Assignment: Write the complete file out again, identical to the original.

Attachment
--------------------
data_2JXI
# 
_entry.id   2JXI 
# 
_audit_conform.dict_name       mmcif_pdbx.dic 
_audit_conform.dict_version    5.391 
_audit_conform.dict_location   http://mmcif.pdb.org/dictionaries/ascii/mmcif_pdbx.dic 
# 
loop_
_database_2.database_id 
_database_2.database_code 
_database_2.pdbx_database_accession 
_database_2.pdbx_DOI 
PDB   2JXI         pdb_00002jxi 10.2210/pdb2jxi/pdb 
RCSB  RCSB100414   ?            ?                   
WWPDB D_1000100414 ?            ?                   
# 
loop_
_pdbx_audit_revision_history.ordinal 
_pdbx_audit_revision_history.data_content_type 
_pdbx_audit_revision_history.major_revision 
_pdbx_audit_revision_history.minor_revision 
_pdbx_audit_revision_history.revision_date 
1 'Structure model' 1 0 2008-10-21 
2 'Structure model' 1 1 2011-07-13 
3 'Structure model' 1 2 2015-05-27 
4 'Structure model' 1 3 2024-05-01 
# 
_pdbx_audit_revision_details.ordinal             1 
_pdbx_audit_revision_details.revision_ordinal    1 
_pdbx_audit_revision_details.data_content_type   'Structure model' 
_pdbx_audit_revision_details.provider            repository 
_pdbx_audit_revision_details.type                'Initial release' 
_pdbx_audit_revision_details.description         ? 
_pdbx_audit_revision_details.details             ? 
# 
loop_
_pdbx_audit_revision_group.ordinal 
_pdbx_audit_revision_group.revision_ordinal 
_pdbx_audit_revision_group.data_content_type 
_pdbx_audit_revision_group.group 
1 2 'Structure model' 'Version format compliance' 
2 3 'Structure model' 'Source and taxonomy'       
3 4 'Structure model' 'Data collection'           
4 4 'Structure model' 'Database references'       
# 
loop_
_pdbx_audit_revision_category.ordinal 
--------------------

data_2JXI
# 
_entry.id   2JXI 
# 
_audit_conform.dict_name       mmcif_pdbx.dic 
_audit_conform.dict_version    5.391 
_audit_conform.dict_location   http://mmcif.pdb.org/dictionaries/ascii/mmcif_pdbx.dic 
# 
loop_
_database_2.database_id 
_database_2.database_code 
_database_2.pdbx_database_accession 
_database_2.pdbx_DOI 
PDB   2JXI         pdb_00002jxi 10.2210/pdb2jxi/pdb 
RCSB  RCSB100414   ?            ?                   
WWPDB D_1000100414 ?            ?                   
# 
loop_
_pdbx_audit_revision_history.ordinal 
_pdbx_audit_revision_history.data_content_type 
_pdbx_audit_revision_history.major_revision 
_pdbx_audit_revision_history.minor_revision 
_pdbx_audit_revision_history.revision_date 
1 'Structure model' 1 0 2008-10-21 
2 'Structure model' 1 1 2011-07-13 
3 'Structure model' 1 2 2015-05-27 
4 'Structure model' 1 3 2024-05-01 
# 
_pdbx_audit_revision_details.ordinal             1 
_pdbx_audit_revision_details.revision_ordinal    1 
_pdbx_audit_revision_details.data_content_type   'Structure model' 
_pdbx_audit_revision_details.provider            repository 
_pdbx_audit_revision_details.type                'Initial release' 
_pdbx_audit_revision_details.description         ? 
_pdbx_audit_revision_details.details             ? 
# 
loop_
_pdbx_audit_revision_group.ordinal 
_pdbx_audit_revision_group.revision_ordinal 
_pdbx_audit_revision_group.data_content_type 
_pdbx_audit_revision_group.group 
1 2 'Structure model' 'Version format compliance' 
2 3 'Structure model' 'Source and taxonomy'       
3 4 'Structure model' 'Data collection'           
4 4 'Structure model' 'Database references'       
# 
loop_
_pdbx_audit_revision_category.ordinal 